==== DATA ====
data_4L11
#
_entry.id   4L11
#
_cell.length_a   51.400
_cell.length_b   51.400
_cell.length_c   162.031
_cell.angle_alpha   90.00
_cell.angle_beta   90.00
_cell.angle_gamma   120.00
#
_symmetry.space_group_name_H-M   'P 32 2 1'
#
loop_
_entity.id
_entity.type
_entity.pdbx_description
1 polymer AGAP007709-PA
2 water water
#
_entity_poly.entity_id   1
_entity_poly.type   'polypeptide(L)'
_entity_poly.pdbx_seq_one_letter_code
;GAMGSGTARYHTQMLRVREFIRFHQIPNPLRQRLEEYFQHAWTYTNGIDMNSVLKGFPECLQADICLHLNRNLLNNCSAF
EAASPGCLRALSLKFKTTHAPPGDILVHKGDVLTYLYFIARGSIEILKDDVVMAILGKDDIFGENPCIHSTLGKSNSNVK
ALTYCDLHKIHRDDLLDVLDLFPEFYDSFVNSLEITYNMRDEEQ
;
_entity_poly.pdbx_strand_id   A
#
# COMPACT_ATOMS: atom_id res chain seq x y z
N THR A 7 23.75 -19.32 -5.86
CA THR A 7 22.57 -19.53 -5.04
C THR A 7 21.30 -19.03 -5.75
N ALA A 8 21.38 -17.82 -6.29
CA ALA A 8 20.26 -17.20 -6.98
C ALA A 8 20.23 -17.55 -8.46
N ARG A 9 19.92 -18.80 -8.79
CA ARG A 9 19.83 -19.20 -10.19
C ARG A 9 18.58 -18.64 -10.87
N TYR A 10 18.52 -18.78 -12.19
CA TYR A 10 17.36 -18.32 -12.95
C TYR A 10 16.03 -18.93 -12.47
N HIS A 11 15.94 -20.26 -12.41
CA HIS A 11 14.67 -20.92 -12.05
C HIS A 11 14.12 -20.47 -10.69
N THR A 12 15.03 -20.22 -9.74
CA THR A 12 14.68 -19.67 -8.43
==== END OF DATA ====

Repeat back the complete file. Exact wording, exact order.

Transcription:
data_4L11
#
_entry.id   4L11
#
_cell.length_a   51.400
_cell.length_b   51.400
_cell.length_c   162.031
_cell.angle_alpha   90.00
_cell.angle_beta   90.00
_cell.angle_gamma   120.00
#
_symmetry.space_group_name_H-M   'P 32 2 1'
#
loop_
_entity.id
_entity.type
_entity.pdbx_description
1 polymer AGAP007709-PA
2 water water
#
_entity_poly.entity_id   1
_entity_poly.type   'polypeptide(L)'
_entity_poly.pdbx_seq_one_letter_code
;GAMGSGTARYHTQMLRVREFIRFHQIPNPLRQRLEEYFQHAWTYTNGIDMNSVLKGFPECLQADICLHLNRNLLNNCSAF
EAASPGCLRALSLKFKTTHAPPGDILVHKGDVLTYLYFIARGSIEILKDDVVMAILGKDDIFGENPCIHSTLGKSNSNVK
ALTYCDLHKIHRDDLLDVLDLFPEFYDSFVNSLEITYNMRDEEQ
;
_entity_poly.pdbx_strand_id   A
#
# COMPACT_ATOMS: atom_id res chain seq x y z
N THR A 7 23.75 -19.32 -5.86
CA THR A 7 22.57 -19.53 -5.04
C THR A 7 21.30 -19.03 -5.75
N ALA A 8 21.38 -17.82 -6.29
CA ALA A 8 20.26 -17.20 -6.98
C ALA A 8 20.23 -17.55 -8.46
N ARG A 9 19.92 -18.80 -8.79
CA ARG A 9 19.83 -19.20 -10.19
C ARG A 9 18.58 -18.64 -10.87
N TYR A 10 18.52 -18.78 -12.19
CA TYR A 10 17.36 -18.32 -12.95
C TYR A 10 16.03 -18.93 -12.47
N HIS A 11 15.94 -20.26 -12.41
CA HIS A 11 14.67 -20.92 -12.05
C HIS A 11 14.12 -20.47 -10.69
N THR A 12 15.03 -20.22 -9.74
CA THR A 12 14.68 -19.67 -8.43